Maybe I Do And Maybe I Don't

Gays get the freedom to marry—and for some, the freedom not to

She came to visit Kawane, supposedly just for a weekend, in June of 2009. But when she first saw Kawane in the Port Authority, "I held on to her and I never let go!" Jeanette says. She never went back to Indiana, and they've lived together ever since.

Hungry for a kind of stability they'd never known in a relationship, the women quickly meshed their families like a multicultural, lesbian version of the Brady Bunch, but on a smaller scale. Kawane has yet to meet Jeanette's now 19-year-old son, who just finished high school (and who will be paying for college by working as a professional mixed martial arts cage fighter), but they are heading to Washington State soon to introduce him to his stepsister.

When Don't Ask, Don't Tell is officially ended in September, Jeanette wants to re-enlist and demand base housing for her wife and their daughter. She tears up describing a situation in the hospital in which she and Kawane were briefly kept apart until they threatened to get a lawyer, her face twitching with rage.

Jeanette and Kawane at their bachelorette party the week before their wedding.
C.S. Muncy
Jeanette and Kawane at their bachelorette party the week before their wedding.
Outside the Manhattan Marriage Bureau, demonstrators for and against same-sex marriage made their voices heard the first day of legalization.
C.S. Muncy
Outside the Manhattan Marriage Bureau, demonstrators for and against same-sex marriage made their voices heard the first day of legalization.

"That's part of the reason I am so excited to get married," she says.

"I'll always be here for you," Jeanette reassures Kawane. "I ain't ever letting you go."

"And I'll always be here for you," Kawane says, turning and looking into her eyes. "Always."

Kevin and Howard met nearly a decade ago, in a support group for HIV-positive men with visual impairment.

Kevin, a Texas native who came to New York and worked as a flight attendant in the '80s, had the first symptoms of vision loss in 1996, while working for Continental.

"I kept batting around my face," he says, "and my friend said, 'What are you doing?' And I said, 'I'm swatting that damn fly away,' and she said, 'Uh, there's no fly here.'"

The "floating spots" he saw were the first symptoms of cytomegalovirus retinitis, also known as CMV. "Most people carry CMV in their bodies, but your immune system can fight it off," Kevin explains.

But Kevin's immune system had been compromised for some time. He had been diagnosed with HIV in 1991.

In the '90s, Kevin says, the life span for someone with a CMV diagnosis was about 18 months. The disease "typically manifests in the retina, as it does with me, or systematically, in your spine and nervous system, which is what my late partner had," he says.

The good news for Kevin was that, through oral medication, time-released implants injected directly into his eyes, and about a dozen surgeries, he's been able to stay alive and retain some vision. (It didn't hurt having doctors "who were well connected and could get me on drugs—some which were in trials, some which were in pre-trial clinical studies—who would say to me, 'The rabbit hasn't died yet. Do you want to give this a try?' ")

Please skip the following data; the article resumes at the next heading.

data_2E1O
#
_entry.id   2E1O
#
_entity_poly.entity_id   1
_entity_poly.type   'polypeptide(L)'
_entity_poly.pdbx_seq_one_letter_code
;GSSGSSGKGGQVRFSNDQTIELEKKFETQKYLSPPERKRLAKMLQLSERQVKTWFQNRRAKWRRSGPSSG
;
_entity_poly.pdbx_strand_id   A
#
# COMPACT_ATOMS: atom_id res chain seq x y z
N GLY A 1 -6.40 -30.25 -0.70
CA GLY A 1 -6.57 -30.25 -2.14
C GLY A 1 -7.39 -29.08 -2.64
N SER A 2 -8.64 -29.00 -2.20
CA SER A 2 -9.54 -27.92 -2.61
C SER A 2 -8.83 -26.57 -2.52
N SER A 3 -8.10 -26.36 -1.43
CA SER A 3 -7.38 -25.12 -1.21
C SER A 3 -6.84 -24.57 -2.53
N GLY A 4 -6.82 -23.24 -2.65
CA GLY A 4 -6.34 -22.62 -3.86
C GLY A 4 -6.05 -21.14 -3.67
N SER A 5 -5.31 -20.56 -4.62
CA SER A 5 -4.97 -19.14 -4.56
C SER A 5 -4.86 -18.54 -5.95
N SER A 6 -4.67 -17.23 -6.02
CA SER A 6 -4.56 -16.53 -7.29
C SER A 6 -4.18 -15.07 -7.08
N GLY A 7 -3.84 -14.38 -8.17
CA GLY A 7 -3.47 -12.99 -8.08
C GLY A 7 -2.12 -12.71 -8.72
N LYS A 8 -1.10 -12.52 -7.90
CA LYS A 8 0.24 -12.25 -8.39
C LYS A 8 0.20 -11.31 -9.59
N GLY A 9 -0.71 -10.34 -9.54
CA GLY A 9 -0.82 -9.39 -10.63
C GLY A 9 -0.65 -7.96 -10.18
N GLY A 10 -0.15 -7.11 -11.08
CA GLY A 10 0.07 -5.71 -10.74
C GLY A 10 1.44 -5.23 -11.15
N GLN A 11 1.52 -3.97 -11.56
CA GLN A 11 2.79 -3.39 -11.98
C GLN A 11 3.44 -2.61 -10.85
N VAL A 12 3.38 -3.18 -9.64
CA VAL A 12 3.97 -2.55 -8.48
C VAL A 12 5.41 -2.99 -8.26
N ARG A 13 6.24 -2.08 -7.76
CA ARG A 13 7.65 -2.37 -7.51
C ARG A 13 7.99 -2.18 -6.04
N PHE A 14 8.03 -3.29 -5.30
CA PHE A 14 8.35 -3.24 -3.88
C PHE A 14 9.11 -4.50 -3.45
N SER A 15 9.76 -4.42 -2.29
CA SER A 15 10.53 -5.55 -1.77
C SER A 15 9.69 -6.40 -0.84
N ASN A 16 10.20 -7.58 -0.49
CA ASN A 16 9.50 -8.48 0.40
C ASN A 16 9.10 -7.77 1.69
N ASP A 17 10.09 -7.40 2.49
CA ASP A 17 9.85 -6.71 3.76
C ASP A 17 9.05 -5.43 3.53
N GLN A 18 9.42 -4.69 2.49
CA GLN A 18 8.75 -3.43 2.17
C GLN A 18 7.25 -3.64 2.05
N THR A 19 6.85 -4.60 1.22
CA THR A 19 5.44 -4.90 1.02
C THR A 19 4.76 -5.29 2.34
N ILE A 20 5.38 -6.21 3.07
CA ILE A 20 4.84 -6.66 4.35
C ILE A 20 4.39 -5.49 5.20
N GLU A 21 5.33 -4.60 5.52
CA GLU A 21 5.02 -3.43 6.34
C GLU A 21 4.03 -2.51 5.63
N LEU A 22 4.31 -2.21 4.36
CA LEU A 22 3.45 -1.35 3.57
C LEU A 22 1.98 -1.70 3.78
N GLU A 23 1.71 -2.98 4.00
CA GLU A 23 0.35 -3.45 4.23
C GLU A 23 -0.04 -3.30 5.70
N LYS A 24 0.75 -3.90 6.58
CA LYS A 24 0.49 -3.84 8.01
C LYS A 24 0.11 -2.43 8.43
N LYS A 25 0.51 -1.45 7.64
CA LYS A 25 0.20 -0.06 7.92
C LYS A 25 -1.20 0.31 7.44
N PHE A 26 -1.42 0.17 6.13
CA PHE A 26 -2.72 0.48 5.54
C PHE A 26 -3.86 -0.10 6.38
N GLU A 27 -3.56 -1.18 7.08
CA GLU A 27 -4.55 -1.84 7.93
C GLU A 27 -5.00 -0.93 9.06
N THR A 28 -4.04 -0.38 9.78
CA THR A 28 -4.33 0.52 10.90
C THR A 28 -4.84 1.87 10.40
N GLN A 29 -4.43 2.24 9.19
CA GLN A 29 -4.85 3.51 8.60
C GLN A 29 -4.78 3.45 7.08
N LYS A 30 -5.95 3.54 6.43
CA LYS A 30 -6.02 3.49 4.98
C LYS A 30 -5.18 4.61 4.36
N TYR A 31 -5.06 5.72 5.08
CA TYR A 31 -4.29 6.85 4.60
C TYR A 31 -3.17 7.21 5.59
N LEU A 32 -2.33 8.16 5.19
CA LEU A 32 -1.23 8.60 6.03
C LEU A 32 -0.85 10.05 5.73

Kevin's doctors were able to slow down the virus, but not stop it altogether. For years, every time his doctors saw him, "they assumed it was the last time they'd ever see me."

By 1999, Kevin had lost all vision in his left eye. When he last drove a car the year before, he did so by following the taillights of the vehicle in front of him. His only vision left was 20/40 in his right eye (which, "strangely enough, is good enough to legally drive" in New Jersey).

Three years earlier, Kevin's former partner, David, lost his life when CMV attacked his nervous system, not just his eyes.

During a brief stint at New York Hospital, when "David made me promise I wouldn't let him die in the hospital," Kevin stayed overnight with David in his room, sometimes even curling up in bed with him.

"The staff there was great" and treated them "as if we were married," Kevin says. Before David was admitted, they had gone to a legal workshop to learn how to give Kevin whatever limited rights he could have about choices regarding David's life. Still, Kevin knew they were not married, and he was fully aware that if David's family argued over medical decisions, or fought his promise "not to let David be buried in North Carolina," he'd end up in court and would probably lose. (Fortunately they didn't interfere, and Kevin and a friend took care of David in his apartment until the very end.)

Howard's visual impairment is completely different, and has nothing to do with AIDS: He was born this way. "Both of my parents were carriers of a rare genetic defect, which I was lucky enough to get," he says, even though his brother didn't. His parents were kind of hippies, and when he was about four years old, "they started noticing I was bumping into walls" and finally got him checked out.

"Remember biology from school?" he asks. "There are cones and rods in your eyes. Cones are for day vision and color vision, and rods are for night vision and peripheral vision. And I don't have any cones," he says.

Sitting in a dimly lit room at dusk, he says, "I see really well right now, when the rods are working and I don't see any bright light at all." By seeing "well," his vision is 20/200, at best. It's colorless, like "watching a black-and-white movie."

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